When Sen. Marco Rubio (R-FL) introduced legislation last week to repeal part of the Affordable Care Act requiring some religious institutions to offer their employees contraceptive services through their health insurance coverage, he found himself again at odds with two key constituencies: Catholics and Latinas/os.
Just a few weeks ago, the junior senator from Florida was the target of a campaign to raise awareness about his positions on immigration that are at odds with most Latinos. But, his latest policy proposal on birth control highlights yet another disconnection with two key constituencies this election year.
Rubio has always been known for his opposition to abortion, but he has started to heighten his involvement in reproductive health politics with a series of new statements. Last week, he told Politico: “I can tell you that none of my children were planned.”
In an opinion piece in the New York Post, Senator Rubio wrote: “… this will force Catholic organizations to make an unacceptable choice: Ignore a major tenet of their faith, or not provide any insurance to their employees and be punished with a federal fine for violating ObamaCare’s mandate on employers.”
Interestingly, this week the media cited Rubio’s Catholicism as a factor in prompting him to take a stand on this issue – but his own religious affiliation has been the subject of debate because of ties to the Southern Baptist-associated Christ Fellowship church.
This tangential information may illustrate a strategic maneuver by Senator Rubio to appeal to both evangelical and Catholic constituencies in his state.
But, getting back to Catholics, most of them (58%) agree with the idea that employers should be required to provide their employees with health care plans that cover birth control. Additionally, 98% of sexually active Catholic women have used some form of contraception that is banned by the Vatican; this is roughly the same amount as sexually active women in the general population (99%). For sexually active Catholic Latinas, 96% have used some form of contraception that is banned by the Vatican. Catholic women are making decisions about their health – and independent of church leaders.
Jon O’Brien, the President of Catholics for Choice, provided Politic365 with some perspective on Senator Rubio’s bill. “This is a huge contradiction that Senator Rubio is putting forth in advancing such a draconian bill,” argues O’Brien. “Asking the state to intervene on behalf of an interest group, in this case Catholic Bishops, is contrary to the Republican idea of people being able to pursue their own decisions free from government interference.”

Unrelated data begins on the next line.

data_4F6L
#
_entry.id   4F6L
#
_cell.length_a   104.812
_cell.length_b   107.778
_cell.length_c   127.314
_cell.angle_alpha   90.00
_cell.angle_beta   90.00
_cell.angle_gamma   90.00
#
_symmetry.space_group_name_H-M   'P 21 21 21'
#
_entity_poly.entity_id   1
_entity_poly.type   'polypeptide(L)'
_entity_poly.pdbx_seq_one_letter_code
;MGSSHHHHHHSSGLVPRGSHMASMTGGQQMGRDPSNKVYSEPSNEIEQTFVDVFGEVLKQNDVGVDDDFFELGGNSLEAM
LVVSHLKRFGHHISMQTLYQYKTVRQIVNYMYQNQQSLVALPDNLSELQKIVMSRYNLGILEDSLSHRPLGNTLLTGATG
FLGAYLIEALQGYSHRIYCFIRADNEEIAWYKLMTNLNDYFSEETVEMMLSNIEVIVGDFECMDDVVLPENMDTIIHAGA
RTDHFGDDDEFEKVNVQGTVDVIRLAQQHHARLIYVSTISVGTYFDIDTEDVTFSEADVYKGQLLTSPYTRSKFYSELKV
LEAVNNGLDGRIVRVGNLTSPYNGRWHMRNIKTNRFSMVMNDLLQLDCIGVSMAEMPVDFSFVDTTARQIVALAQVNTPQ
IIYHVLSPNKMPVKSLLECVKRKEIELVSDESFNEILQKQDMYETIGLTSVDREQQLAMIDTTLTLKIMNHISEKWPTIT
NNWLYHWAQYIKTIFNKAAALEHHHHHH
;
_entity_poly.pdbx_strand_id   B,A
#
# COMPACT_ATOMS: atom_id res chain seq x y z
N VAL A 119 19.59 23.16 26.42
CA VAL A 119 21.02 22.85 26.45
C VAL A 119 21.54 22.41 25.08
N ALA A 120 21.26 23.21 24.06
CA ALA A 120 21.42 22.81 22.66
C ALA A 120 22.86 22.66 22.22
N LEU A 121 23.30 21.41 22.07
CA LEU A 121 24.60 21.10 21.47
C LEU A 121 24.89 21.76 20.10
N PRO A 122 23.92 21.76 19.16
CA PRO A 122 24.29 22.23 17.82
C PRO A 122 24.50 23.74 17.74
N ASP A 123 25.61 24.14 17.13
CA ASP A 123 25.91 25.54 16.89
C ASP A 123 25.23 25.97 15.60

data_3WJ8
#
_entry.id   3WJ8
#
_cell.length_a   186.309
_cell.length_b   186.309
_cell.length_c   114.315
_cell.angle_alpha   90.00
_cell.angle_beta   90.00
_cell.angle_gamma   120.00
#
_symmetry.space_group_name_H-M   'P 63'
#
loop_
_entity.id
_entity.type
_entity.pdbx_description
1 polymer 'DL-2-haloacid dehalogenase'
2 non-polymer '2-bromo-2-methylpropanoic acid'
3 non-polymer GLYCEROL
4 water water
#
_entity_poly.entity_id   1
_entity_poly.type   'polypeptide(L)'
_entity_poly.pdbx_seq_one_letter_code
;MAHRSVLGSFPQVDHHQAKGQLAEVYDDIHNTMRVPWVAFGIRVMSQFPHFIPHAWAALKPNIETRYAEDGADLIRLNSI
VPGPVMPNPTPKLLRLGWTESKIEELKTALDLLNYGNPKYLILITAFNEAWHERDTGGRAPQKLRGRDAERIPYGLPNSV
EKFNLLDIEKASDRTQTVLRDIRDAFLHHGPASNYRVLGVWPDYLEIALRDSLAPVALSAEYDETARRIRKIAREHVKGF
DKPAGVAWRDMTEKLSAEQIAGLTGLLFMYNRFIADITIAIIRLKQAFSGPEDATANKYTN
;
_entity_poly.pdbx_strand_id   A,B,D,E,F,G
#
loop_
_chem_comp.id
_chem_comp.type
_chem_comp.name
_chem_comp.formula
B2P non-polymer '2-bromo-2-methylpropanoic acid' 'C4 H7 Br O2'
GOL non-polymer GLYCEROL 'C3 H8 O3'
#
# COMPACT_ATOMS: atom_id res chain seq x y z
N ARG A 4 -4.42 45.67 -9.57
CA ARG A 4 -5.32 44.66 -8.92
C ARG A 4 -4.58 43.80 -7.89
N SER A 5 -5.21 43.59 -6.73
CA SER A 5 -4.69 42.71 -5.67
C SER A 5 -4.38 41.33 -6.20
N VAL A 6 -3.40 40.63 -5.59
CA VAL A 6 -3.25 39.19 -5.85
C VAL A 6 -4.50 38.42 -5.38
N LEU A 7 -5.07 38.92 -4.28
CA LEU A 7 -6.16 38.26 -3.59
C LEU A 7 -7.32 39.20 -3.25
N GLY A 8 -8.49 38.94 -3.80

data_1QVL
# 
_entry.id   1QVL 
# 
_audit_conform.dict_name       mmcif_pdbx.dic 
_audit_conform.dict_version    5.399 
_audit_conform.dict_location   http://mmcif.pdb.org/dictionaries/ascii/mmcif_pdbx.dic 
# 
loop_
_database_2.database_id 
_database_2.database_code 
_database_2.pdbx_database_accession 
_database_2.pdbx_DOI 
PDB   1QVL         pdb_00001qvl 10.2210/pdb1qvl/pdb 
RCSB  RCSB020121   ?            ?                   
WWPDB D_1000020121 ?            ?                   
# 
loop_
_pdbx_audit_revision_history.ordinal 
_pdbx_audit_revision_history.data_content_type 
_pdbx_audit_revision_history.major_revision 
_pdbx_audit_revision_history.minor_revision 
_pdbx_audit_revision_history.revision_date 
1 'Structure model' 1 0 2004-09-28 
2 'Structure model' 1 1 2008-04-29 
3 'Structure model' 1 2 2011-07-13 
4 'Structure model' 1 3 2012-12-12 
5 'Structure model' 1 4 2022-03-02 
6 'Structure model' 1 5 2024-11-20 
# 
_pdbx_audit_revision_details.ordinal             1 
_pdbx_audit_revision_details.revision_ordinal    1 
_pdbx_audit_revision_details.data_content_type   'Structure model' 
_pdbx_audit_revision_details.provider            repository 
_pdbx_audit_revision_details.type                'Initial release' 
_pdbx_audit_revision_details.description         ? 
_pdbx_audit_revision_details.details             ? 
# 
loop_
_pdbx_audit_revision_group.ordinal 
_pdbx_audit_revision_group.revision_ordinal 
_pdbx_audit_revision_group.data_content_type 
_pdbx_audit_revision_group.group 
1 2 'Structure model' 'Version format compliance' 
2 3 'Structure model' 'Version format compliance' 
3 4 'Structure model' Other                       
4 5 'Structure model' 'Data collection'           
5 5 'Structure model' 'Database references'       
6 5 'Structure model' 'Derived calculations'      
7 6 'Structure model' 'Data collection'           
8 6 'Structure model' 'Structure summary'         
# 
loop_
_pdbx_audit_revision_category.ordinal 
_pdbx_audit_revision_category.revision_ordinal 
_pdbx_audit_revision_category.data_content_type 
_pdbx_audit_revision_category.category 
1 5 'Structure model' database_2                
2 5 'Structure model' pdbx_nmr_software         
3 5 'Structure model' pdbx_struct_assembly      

“Additionally, Rubio is not considering the freedom of conscience in Catholic belief — the idea that individuals must follow his or her own conscience. 98% of sexually active Catholic women have used some form of birth control; these women have followed their conscience in determining how to care for their health,” explained O’Brien.
The National Latina Institute for Reproductive Health has also weighed in on Senator Rubio’s bill and efforts to reverse contraceptive services being provided as a health benefit and how Latinas would be impacted.
Jessica Gonzalez-Rojas, the executive director of the National Latina Institute for Reproductive Health, told Politic365 that “… it seems that Senator Rubio has prioritized scoring political points over supporting and standing up for women’s health.”
“Studies show that Latinas are overwhelmingly in favor of access to preventative care, including contraception,” added Gonzalez-Rojas. “Rubio’s bill, which goes against recommendations made by the Department of Health and Human Services, allows any employer to deny access to contraceptive coverage, on the grounds of religious belief. This bill would deny millions of women the right to make their own decisions about preventative care.”
Gonzalez-Rojas also explained that 40% of Latinas live without health insurance and that many cite the cost of prescription birth control as interfering with their ability to use it consistently. Her organization views Rubio’s bill as explicitly restricting access to a health service for women instead of perceiving it as a policy that helps them.
“Senator Rubio’s bill conflicts with the needs of the Latino/a community. We urge him to drop this bill, and shift toward issues of critical importance to the Latino/a community, such as expanding, not limiting, access to critical health care,” Gonzalez-Rojas contends.
As his name continues to surface as a possible Vice Presidential candidate on the GOP ticket, especially as someone who could draw evangelical voters uneasy with a Mormon nominee like Mitt Romney, Catholics and Latinos (and especially the women in both groups) will wonder why Rubio has chosen to align himself with a small group of Bishops instead of the masses.